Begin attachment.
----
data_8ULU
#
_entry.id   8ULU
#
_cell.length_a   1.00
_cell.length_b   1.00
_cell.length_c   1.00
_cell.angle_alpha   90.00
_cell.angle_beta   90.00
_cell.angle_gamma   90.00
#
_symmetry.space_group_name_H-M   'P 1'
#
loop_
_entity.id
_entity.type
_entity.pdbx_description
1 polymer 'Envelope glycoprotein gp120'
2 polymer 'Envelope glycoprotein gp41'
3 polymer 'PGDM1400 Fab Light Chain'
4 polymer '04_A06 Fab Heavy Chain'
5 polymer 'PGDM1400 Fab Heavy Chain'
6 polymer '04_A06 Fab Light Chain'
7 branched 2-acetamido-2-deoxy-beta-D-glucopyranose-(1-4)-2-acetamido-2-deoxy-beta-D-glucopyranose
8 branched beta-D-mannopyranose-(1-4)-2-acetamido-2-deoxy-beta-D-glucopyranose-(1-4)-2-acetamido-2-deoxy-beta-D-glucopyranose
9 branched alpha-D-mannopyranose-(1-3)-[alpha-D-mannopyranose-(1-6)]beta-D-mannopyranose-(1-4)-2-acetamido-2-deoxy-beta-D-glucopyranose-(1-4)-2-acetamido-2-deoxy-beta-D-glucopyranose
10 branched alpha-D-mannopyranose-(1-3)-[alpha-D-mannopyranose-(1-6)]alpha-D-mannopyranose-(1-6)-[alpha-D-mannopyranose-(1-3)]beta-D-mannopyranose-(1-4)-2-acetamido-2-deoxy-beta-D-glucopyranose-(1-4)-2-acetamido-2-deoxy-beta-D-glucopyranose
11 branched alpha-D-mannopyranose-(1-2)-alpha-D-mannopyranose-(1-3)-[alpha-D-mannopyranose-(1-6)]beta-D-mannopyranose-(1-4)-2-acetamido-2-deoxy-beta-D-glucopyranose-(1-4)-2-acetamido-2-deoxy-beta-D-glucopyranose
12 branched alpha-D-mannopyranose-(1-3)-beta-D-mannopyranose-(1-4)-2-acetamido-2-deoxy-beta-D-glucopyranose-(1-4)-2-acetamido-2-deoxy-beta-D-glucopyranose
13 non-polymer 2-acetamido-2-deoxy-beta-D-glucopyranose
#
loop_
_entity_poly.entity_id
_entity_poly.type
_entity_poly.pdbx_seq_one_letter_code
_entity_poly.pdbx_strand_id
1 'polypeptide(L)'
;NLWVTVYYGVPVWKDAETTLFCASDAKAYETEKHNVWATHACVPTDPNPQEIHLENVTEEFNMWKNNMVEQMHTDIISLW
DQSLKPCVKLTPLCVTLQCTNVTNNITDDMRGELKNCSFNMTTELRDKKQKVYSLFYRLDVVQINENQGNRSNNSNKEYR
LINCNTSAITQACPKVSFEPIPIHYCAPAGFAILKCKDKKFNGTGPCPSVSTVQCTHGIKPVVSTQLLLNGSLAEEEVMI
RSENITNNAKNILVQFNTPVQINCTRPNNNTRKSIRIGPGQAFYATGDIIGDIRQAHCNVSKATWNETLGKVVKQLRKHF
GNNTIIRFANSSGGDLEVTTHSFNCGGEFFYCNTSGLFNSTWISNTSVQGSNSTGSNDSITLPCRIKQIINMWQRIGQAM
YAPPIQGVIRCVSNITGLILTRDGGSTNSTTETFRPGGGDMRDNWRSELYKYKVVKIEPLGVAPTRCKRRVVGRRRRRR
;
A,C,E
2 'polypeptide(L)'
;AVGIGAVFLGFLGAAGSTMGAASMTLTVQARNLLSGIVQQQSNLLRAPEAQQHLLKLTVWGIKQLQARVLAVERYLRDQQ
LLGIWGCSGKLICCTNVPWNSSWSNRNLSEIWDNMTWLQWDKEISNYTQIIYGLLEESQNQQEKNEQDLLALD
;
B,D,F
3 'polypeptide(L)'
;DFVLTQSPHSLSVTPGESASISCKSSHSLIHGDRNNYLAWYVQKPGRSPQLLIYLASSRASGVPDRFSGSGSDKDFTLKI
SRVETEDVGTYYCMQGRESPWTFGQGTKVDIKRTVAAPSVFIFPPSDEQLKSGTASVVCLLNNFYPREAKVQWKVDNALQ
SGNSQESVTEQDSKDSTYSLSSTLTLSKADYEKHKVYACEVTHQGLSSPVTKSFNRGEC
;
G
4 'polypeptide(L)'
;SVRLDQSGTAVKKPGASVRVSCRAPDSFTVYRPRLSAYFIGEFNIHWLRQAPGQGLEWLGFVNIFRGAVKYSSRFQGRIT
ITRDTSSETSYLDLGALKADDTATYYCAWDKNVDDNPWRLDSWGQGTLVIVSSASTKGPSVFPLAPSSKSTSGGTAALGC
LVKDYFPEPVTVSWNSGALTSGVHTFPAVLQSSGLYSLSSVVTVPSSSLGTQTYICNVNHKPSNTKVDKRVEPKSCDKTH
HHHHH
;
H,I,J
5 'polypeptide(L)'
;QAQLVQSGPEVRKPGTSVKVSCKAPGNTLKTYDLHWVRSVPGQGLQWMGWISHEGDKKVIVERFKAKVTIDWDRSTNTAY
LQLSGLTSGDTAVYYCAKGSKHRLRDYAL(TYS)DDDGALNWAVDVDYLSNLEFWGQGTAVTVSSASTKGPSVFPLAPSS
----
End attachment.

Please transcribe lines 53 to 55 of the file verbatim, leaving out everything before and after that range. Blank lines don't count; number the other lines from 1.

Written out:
SRVETEDVGTYYCMQGRESPWTFGQGTKVDIKRTVAAPSVFIFPPSDEQLKSGTASVVCLLNNFYPREAKVQWKVDNALQ
SGNSQESVTEQDSKDSTYSLSSTLTLSKADYEKHKVYACEVTHQGLSSPVTKSFNRGEC
;